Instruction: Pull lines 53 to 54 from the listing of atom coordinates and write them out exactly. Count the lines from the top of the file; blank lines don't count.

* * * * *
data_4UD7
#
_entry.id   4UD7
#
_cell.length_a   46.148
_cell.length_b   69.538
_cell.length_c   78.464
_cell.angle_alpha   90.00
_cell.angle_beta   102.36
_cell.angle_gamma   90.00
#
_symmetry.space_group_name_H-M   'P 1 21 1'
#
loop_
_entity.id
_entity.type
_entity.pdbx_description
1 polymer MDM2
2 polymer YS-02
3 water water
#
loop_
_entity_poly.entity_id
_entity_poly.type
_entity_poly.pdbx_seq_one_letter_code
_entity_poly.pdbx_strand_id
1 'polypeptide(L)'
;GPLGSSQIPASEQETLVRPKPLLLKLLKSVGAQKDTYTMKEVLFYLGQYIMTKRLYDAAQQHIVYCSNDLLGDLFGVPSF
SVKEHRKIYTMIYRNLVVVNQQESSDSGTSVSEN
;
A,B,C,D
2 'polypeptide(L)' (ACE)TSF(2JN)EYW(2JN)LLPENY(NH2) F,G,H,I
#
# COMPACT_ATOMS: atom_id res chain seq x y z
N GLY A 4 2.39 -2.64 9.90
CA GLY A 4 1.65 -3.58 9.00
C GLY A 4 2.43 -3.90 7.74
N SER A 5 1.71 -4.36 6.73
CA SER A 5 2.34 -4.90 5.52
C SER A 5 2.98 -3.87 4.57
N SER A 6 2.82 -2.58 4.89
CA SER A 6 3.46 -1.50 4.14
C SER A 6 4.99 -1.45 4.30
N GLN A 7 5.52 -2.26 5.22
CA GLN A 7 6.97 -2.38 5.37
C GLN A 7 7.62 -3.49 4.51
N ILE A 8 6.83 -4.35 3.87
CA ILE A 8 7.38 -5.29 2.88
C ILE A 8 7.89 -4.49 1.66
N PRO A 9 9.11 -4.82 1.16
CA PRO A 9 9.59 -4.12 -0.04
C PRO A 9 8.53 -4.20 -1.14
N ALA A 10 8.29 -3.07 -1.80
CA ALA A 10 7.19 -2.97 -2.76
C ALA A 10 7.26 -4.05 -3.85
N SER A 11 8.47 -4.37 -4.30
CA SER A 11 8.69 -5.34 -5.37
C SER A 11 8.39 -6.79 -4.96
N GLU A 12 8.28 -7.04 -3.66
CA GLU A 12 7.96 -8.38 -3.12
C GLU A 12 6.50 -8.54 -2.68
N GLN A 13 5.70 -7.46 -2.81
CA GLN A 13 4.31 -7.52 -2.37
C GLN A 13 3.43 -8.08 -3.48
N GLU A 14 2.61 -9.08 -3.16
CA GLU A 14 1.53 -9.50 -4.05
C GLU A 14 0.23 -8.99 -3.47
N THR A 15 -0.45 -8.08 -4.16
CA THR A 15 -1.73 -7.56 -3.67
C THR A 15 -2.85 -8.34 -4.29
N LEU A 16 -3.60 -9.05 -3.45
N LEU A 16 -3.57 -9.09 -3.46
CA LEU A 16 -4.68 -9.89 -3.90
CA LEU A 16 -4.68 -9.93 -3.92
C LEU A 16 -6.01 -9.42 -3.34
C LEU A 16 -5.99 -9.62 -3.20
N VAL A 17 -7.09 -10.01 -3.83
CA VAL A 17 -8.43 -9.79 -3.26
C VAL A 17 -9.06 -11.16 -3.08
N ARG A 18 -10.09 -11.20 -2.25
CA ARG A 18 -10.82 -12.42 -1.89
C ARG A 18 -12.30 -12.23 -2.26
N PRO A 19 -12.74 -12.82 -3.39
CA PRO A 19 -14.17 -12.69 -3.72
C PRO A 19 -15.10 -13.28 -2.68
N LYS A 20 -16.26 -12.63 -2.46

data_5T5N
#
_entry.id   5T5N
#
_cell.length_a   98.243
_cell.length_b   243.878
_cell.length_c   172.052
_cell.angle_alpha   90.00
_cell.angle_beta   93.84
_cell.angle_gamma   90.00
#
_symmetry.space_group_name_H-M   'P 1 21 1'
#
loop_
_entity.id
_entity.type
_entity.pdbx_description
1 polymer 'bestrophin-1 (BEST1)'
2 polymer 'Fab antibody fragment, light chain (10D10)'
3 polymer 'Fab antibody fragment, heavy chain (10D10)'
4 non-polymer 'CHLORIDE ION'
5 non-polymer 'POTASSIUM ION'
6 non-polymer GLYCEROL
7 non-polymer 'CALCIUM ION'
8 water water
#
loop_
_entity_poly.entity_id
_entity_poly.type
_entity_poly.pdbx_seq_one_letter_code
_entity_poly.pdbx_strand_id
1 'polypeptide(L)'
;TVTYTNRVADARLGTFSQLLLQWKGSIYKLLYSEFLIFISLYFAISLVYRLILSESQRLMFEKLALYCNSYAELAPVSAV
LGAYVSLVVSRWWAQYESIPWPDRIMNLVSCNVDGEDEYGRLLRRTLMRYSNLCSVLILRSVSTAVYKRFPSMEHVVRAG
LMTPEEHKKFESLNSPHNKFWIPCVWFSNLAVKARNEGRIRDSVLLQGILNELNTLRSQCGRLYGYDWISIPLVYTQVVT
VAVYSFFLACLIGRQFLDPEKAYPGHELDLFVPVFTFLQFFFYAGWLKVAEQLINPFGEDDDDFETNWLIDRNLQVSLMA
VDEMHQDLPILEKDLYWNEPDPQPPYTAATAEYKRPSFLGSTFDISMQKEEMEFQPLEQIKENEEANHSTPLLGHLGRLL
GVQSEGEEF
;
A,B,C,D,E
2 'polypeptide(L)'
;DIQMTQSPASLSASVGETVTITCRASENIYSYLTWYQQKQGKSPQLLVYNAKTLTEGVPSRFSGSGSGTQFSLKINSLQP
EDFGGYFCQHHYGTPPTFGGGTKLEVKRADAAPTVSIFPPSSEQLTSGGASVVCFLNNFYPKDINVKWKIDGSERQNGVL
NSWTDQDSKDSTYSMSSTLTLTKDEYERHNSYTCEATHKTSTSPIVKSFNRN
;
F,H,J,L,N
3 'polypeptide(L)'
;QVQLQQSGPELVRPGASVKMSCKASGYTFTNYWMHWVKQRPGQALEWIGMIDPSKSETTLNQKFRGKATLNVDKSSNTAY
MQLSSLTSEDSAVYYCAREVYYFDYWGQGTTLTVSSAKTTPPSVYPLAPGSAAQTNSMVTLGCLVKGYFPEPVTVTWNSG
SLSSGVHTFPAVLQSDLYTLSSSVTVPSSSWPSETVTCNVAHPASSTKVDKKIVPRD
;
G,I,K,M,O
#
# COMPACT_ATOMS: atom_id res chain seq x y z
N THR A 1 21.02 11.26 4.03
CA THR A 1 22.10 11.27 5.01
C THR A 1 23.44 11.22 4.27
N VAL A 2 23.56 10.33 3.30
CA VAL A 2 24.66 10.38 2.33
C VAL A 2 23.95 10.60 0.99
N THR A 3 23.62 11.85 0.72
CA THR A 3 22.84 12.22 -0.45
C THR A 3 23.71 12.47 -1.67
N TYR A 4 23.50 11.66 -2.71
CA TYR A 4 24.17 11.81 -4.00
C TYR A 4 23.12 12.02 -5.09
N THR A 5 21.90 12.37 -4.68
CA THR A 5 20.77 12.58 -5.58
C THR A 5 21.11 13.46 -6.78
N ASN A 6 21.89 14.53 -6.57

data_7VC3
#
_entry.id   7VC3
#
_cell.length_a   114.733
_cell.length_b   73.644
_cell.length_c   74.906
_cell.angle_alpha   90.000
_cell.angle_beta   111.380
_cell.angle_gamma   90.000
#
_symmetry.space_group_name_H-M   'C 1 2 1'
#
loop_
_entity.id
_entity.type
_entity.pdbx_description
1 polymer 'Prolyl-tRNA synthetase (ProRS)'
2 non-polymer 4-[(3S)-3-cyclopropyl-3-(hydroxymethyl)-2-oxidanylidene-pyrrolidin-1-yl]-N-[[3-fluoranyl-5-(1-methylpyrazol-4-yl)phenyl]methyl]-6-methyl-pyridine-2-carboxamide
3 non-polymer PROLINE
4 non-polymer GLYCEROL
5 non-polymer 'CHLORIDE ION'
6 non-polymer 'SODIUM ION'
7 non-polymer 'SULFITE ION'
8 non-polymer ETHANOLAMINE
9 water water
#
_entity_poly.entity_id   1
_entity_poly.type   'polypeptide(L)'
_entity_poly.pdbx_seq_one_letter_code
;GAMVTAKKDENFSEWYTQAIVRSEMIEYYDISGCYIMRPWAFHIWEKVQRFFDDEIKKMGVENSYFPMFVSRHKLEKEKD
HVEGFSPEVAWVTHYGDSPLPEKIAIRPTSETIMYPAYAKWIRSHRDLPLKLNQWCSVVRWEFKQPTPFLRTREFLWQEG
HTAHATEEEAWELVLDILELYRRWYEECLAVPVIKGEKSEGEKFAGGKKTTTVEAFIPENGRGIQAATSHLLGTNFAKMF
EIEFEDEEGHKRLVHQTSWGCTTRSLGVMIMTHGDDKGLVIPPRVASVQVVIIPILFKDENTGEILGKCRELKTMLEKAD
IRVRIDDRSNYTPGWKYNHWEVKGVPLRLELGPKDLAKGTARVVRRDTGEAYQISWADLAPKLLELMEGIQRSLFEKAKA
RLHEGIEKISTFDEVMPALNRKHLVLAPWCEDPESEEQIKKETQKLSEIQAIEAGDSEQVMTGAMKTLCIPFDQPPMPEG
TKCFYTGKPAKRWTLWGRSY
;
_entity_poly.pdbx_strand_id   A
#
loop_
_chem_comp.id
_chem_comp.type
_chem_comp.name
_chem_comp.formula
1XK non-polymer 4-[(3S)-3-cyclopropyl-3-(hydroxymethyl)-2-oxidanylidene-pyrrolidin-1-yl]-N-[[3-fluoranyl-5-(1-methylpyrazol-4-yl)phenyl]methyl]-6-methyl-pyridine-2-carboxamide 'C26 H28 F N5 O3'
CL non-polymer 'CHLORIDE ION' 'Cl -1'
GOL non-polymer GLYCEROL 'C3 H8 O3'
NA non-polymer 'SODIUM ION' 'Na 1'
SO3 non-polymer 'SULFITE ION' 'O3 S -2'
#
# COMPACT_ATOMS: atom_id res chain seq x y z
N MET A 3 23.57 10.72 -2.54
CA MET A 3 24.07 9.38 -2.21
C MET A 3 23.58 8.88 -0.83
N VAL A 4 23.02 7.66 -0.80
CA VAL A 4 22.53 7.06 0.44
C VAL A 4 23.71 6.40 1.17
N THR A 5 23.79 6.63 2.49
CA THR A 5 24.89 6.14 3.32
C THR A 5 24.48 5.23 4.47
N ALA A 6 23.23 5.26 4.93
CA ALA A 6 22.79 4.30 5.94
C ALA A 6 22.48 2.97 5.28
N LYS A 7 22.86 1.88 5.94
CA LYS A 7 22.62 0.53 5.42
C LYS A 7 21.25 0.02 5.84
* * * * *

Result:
N ALA A 10 8.29 -3.07 -1.80
CA ALA A 10 7.19 -2.97 -2.76